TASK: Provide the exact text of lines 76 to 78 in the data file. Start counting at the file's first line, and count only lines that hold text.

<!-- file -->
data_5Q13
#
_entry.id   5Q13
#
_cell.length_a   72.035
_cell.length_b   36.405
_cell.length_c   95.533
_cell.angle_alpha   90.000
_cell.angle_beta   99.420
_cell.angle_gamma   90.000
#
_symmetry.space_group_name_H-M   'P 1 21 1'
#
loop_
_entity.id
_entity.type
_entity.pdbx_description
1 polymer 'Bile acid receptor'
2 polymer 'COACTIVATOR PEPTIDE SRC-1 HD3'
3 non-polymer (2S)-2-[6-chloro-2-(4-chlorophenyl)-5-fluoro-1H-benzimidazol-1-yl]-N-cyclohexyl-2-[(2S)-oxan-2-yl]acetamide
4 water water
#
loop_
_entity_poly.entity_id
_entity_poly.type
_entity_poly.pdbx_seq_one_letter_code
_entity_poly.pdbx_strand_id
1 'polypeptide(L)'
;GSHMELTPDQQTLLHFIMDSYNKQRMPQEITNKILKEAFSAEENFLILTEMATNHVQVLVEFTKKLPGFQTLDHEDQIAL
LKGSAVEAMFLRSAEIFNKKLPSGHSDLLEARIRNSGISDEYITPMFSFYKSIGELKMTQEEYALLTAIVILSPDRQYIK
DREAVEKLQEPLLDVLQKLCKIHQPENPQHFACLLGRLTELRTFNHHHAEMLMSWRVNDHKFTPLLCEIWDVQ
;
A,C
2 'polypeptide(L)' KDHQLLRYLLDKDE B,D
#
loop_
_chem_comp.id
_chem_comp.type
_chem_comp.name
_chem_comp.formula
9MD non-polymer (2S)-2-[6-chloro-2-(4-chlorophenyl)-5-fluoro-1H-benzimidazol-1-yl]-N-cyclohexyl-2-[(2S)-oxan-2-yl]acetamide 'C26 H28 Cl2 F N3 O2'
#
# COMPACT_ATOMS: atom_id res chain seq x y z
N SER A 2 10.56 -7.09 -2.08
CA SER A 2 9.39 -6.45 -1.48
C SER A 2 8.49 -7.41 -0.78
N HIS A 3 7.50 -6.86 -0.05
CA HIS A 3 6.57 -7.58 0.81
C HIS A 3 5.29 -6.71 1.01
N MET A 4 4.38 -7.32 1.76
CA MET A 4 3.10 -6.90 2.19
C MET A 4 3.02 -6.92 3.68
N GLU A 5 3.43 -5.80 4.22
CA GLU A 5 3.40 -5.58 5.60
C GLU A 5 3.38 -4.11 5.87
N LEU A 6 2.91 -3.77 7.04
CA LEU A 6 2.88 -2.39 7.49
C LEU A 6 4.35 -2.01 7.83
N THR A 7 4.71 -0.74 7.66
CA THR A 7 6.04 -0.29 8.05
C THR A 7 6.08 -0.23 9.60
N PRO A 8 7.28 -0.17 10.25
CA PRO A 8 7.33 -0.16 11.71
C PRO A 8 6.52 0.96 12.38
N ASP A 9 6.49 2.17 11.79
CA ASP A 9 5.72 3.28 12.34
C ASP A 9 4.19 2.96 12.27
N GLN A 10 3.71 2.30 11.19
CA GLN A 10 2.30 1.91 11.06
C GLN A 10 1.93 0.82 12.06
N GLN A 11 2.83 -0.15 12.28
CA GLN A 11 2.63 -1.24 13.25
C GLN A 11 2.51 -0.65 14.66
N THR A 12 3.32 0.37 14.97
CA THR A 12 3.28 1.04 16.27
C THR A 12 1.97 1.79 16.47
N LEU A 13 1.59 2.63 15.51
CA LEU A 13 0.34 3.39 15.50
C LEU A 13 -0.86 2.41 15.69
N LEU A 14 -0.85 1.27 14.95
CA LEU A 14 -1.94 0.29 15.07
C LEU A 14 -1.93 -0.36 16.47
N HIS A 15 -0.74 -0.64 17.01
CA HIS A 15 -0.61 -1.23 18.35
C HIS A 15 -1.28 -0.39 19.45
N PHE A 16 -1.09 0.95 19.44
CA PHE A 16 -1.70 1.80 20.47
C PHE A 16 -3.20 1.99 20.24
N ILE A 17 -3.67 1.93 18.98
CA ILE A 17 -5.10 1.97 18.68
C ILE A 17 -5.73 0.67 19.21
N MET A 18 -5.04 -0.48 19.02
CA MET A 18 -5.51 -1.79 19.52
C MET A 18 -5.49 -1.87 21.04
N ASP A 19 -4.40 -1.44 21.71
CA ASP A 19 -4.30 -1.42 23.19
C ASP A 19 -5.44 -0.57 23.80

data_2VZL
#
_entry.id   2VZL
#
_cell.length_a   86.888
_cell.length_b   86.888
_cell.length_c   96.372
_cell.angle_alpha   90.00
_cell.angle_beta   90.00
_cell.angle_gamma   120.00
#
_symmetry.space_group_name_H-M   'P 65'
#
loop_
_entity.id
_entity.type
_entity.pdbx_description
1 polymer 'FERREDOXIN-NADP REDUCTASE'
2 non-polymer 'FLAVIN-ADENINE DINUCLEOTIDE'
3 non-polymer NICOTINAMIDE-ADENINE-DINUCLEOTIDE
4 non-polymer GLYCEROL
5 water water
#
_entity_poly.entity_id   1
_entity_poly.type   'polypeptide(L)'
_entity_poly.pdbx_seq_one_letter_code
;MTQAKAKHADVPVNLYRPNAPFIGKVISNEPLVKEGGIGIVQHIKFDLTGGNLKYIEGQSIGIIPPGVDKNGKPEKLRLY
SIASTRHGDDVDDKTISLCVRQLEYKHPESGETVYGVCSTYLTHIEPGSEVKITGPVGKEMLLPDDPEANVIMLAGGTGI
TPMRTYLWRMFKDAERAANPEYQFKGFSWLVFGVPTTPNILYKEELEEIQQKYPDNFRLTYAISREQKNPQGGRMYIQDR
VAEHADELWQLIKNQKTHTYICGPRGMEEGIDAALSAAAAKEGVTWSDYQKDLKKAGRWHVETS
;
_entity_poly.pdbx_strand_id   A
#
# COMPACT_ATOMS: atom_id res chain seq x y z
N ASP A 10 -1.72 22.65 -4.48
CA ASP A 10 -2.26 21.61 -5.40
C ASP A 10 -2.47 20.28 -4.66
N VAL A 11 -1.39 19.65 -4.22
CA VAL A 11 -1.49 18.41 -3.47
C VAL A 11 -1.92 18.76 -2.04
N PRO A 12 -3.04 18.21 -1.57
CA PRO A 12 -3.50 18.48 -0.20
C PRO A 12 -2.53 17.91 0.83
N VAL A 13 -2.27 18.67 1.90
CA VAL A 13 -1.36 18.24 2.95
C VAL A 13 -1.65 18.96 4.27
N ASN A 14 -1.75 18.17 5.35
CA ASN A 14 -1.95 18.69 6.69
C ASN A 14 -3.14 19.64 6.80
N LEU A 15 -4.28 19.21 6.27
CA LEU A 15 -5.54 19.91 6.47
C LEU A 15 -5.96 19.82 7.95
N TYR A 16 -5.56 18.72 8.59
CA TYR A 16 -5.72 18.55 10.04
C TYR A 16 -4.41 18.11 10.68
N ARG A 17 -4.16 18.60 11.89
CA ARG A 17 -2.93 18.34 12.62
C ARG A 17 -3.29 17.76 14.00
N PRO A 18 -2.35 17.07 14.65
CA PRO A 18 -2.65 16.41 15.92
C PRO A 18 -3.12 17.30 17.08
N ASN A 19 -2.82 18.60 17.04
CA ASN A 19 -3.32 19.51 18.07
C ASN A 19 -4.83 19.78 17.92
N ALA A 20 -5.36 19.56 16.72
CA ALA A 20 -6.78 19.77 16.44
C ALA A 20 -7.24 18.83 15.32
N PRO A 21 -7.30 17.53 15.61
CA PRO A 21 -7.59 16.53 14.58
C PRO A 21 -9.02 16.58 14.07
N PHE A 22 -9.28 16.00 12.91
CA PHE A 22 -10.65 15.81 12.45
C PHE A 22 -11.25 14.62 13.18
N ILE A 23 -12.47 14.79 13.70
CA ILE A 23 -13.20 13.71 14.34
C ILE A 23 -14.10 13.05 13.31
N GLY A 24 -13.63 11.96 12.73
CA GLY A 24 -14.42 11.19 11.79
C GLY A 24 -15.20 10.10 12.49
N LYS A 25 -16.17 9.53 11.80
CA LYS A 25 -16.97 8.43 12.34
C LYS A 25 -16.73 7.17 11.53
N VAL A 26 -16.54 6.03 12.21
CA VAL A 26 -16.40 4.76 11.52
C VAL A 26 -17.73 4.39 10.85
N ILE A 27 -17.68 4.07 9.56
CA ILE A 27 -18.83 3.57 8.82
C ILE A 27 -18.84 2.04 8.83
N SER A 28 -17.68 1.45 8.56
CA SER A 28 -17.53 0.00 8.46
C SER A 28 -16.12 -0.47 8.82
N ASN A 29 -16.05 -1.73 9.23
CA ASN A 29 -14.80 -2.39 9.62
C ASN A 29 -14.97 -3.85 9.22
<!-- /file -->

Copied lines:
C THR A 12 1.97 1.79 16.47
N LEU A 13 1.59 2.63 15.51
CA LEU A 13 0.34 3.39 15.50